The Bojack Horseman Journal....Chapter #1 by BoJack Horseman

What is a legacy? And what does it mean to live purposefully? These are questions all of us struggle with — whatever path our lives take, we want to make sure that what we do has meaning, weight and value. Sometimes that shows up in how we treat others, other times it shows up in the work we do, and still other times it appears as the activities and hobbies we engage in. Today we’re going to tackle what it means to make an impact in life by coaching a very special guest. He’s an actor, a stand-up comedian, the subject of a bestselling memoir and a serial TV star… and now, he’s come to us for help. 

Our journal-ee today is the one — the only — Oscar-nominated actor Bojack Horseman, whose titular roles in titles such as Horsin’ Around and award-winning drama Secretariat have helped him garner international fame. Despite his outward success, Bojack reached out to us because he is ultimately unfulfilled in his personal and professional life. Bojack believes every one of his accomplishments so far have yet to contribute to his legacy, and as a result he feels misunderstood and detached from his values. 

Today we’re going to try and unpack Bojack’s struggles in order to help him have more authentic, meaningful day-to-day interactions. Bojack has written to The Journal That Talks Back in order to get clarity around his situation — together, we’re going to read and react to Horseman’s relationships with fame, legacy, identity and more. Let’s start by reading Bojack’s first journal entry to us, and then we can work to help him move forward with his life in a way that feels purposeful and fulfilling.  

BoJack’s First Journal entry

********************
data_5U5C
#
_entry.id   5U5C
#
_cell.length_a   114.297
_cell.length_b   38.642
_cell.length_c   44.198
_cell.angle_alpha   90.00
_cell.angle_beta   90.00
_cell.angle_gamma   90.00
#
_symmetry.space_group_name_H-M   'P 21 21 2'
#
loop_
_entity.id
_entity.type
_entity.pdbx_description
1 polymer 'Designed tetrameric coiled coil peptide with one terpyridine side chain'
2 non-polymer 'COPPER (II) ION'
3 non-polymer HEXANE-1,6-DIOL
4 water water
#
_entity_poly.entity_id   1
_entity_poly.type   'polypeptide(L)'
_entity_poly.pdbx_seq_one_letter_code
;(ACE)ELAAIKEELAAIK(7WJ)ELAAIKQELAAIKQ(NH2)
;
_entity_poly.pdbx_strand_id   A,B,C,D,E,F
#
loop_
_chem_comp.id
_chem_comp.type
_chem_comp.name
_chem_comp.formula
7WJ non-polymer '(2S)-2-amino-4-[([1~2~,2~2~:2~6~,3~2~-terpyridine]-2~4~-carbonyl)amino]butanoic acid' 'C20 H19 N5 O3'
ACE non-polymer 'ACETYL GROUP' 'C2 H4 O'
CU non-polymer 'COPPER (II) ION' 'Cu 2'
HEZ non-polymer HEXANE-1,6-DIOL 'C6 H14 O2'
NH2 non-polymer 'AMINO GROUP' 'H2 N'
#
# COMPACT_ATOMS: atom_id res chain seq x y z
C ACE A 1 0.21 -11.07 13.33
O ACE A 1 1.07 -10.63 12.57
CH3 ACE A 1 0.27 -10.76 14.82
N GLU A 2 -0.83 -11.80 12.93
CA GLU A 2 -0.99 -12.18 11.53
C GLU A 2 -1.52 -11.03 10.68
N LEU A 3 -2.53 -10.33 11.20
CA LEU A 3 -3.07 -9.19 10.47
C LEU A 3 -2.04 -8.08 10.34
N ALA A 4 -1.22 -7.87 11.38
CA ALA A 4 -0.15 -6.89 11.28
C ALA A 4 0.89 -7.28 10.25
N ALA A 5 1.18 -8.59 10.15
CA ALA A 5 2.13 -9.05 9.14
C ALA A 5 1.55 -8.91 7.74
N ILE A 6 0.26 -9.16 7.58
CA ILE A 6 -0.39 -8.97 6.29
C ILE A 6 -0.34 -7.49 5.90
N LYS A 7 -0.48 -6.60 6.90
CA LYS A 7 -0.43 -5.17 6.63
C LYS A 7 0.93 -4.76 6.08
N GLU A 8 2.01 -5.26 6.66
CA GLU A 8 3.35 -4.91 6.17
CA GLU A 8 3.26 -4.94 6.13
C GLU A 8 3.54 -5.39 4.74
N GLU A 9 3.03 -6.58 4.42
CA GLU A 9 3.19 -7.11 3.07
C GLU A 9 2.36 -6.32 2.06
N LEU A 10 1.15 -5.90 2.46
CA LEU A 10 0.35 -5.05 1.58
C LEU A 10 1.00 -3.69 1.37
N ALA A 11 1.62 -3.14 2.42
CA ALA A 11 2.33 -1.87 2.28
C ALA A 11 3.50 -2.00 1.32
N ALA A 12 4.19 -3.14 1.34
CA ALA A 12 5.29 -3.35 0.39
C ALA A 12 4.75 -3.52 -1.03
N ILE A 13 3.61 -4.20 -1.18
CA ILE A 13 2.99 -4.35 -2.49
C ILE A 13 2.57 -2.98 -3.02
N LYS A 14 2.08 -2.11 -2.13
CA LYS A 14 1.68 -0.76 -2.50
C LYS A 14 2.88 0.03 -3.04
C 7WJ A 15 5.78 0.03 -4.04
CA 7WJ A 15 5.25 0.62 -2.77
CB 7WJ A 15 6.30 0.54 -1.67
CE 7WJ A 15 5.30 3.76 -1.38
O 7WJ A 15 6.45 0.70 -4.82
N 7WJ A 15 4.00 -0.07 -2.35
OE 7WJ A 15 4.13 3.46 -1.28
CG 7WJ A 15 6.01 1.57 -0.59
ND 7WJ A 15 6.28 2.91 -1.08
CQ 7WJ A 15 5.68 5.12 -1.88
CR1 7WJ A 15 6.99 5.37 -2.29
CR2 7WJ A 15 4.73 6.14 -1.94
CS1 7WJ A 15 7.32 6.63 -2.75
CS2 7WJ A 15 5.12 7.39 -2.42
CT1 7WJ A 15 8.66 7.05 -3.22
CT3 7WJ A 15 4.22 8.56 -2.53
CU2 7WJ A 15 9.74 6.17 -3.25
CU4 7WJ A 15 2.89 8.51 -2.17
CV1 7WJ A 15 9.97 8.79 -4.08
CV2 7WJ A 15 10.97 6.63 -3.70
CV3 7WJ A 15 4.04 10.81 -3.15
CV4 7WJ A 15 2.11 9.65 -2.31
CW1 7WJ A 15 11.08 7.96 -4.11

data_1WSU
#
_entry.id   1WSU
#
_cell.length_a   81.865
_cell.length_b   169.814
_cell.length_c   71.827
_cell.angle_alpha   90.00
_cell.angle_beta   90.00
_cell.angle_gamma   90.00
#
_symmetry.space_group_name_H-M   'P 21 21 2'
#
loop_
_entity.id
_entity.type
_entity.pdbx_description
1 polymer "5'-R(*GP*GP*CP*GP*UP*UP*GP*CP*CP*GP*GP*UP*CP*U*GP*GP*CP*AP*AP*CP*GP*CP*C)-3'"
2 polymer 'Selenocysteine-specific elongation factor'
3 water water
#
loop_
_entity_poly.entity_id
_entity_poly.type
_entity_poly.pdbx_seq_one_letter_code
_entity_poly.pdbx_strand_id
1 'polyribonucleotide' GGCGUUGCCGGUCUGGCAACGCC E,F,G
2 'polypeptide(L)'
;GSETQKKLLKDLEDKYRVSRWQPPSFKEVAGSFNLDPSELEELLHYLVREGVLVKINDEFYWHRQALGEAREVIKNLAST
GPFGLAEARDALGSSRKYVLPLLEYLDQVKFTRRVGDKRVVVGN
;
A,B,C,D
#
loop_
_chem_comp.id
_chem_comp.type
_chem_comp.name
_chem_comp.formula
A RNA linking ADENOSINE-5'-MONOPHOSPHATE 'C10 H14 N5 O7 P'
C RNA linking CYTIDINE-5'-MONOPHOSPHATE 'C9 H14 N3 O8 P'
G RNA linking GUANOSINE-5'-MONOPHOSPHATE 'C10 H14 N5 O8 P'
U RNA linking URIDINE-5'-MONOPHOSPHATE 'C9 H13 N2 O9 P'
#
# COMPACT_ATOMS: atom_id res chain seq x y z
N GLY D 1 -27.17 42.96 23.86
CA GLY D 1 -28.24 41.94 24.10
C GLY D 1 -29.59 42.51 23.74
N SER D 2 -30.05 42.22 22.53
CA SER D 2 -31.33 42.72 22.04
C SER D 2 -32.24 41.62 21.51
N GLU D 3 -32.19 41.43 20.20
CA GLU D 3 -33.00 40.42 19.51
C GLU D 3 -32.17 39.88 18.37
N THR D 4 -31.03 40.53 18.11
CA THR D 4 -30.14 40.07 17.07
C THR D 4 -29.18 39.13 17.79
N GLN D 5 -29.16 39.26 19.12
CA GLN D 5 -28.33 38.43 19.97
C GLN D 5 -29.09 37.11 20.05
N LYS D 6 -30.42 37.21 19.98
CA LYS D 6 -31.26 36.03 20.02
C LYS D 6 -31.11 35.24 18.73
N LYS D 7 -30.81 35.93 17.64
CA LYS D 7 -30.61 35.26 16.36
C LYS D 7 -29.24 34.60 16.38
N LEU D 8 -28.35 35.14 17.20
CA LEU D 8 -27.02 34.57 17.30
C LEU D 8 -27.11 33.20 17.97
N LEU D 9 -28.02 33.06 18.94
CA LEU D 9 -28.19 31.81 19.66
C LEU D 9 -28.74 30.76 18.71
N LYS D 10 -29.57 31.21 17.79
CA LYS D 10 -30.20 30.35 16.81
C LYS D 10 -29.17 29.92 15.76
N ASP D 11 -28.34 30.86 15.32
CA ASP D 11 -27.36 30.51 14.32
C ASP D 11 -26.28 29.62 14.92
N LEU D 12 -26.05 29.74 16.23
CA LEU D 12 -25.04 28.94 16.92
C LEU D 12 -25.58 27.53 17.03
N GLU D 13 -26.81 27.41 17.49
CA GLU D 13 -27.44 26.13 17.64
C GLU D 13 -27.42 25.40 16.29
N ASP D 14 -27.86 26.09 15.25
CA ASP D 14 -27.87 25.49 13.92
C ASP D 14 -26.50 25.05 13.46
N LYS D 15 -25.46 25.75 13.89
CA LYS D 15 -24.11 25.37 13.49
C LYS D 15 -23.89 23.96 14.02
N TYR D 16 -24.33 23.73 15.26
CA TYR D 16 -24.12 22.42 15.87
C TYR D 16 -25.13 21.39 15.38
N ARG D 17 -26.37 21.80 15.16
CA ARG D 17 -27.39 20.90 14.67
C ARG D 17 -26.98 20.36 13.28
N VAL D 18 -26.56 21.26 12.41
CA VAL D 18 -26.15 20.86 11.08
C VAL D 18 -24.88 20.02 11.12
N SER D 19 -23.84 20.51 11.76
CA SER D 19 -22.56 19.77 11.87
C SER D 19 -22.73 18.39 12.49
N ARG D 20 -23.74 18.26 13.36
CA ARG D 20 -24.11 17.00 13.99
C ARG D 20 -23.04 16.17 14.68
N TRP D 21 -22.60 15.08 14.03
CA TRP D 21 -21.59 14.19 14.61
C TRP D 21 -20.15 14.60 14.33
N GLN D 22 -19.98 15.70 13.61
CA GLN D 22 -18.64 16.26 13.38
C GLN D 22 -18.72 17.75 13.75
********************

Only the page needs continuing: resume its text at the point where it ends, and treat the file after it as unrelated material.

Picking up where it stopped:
Entry One:

“BoJack, writing a journal. Here’s BoJack writing a journal. Journaling….NOW! Ok, BoJack Journaling…GO! (Sigh). I guess I can’t even do this whole journaling thing well. You know, I was an actor from a very famous TV show…but not much has happened since. Sure, I got nominated for an Oscar for my role where I played my hero, Secretariat, but that wasn’t even me. It was a CGI version of me. And that CGI me was PRETTY good, but it wasn’t even me. I’m not even good at being a CGI figure…so what am I good at? I can’t even do the thing I’ve always wanted to do. Maybe all I will ever be is that actor from that very famous TV show. How do I do something new? How can I do something special?” — BoJack H. 

First impressions: Ask More Questions 

Alright, we’ve got a lot to unpack here. Before we even begin to address Bojack’s concerns, it’s important to first ground ourselves in a proper coaching mindset. That means we need to take all of our previous beliefs, experiences and biases and leave them at the door. We also need to resist the urge to immediately try and provide solutions for Bojack. All we want to really focus on are the words Bojack has left us in his journal — by analyzing them in detail, we can get a better understanding of his unique struggles and mindset. So, how should we start thinking about coaching Bojack through his difficulties?

Before anything else, we should look to ask more questions about Bojack’s background that might help us understand what he’s going through. What has his lived experience as an actor been like up until this point? How have the roles and relationships he’s had throughout his time in the industry shaped his current views and beliefs? Moreover, what does he want to do professionally in the future — does he still want to be an actor, or is that not fulfilling to him anymore? Getting answers to these clarifying questions will help us better put our support behind Bojack going forward.

bojack looking in a mirror